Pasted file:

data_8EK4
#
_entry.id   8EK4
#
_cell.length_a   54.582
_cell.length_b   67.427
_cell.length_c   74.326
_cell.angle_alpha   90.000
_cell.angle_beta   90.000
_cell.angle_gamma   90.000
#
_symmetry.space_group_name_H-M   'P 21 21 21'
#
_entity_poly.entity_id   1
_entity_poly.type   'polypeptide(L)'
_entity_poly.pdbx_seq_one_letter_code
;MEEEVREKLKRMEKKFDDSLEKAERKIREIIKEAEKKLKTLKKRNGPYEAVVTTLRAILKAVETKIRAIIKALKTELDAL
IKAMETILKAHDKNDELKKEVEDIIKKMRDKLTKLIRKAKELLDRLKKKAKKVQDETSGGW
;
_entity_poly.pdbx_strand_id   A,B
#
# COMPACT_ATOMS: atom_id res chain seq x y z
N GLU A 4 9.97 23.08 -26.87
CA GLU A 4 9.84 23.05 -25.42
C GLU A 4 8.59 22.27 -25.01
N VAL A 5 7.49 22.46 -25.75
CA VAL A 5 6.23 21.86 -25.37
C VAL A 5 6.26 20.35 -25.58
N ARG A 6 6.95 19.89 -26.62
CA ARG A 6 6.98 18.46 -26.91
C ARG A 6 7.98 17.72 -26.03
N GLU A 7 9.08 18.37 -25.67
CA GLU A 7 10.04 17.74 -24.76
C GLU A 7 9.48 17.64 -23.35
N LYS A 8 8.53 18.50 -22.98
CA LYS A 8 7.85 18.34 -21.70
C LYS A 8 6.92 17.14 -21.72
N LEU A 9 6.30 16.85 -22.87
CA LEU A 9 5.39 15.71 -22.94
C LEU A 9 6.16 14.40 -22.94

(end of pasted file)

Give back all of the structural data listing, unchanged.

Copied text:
data_8EK4
#
_entry.id   8EK4
#
_cell.length_a   54.582
_cell.length_b   67.427
_cell.length_c   74.326
_cell.angle_alpha   90.000
_cell.angle_beta   90.000
_cell.angle_gamma   90.000
#
_symmetry.space_group_name_H-M   'P 21 21 21'
#
_entity_poly.entity_id   1
_entity_poly.type   'polypeptide(L)'
_entity_poly.pdbx_seq_one_letter_code
;MEEEVREKLKRMEKKFDDSLEKAERKIREIIKEAEKKLKTLKKRNGPYEAVVTTLRAILKAVETKIRAIIKALKTELDAL
IKAMETILKAHDKNDELKKEVEDIIKKMRDKLTKLIRKAKELLDRLKKKAKKVQDETSGGW
;
_entity_poly.pdbx_strand_id   A,B
#
# COMPACT_ATOMS: atom_id res chain seq x y z
N GLU A 4 9.97 23.08 -26.87
CA GLU A 4 9.84 23.05 -25.42
C GLU A 4 8.59 22.27 -25.01
N VAL A 5 7.49 22.46 -25.75
CA VAL A 5 6.23 21.86 -25.37
C VAL A 5 6.26 20.35 -25.58
N ARG A 6 6.95 19.89 -26.62
CA ARG A 6 6.98 18.46 -26.91
C ARG A 6 7.98 17.72 -26.03
N GLU A 7 9.08 18.37 -25.67
CA GLU A 7 10.04 17.74 -24.76
C GLU A 7 9.48 17.64 -23.35
N LYS A 8 8.53 18.50 -22.98
CA LYS A 8 7.85 18.34 -21.70
C LYS A 8 6.92 17.14 -21.72
N LEU A 9 6.30 16.85 -22.87
CA LEU A 9 5.39 15.71 -22.94
C LEU A 9 6.16 14.40 -22.94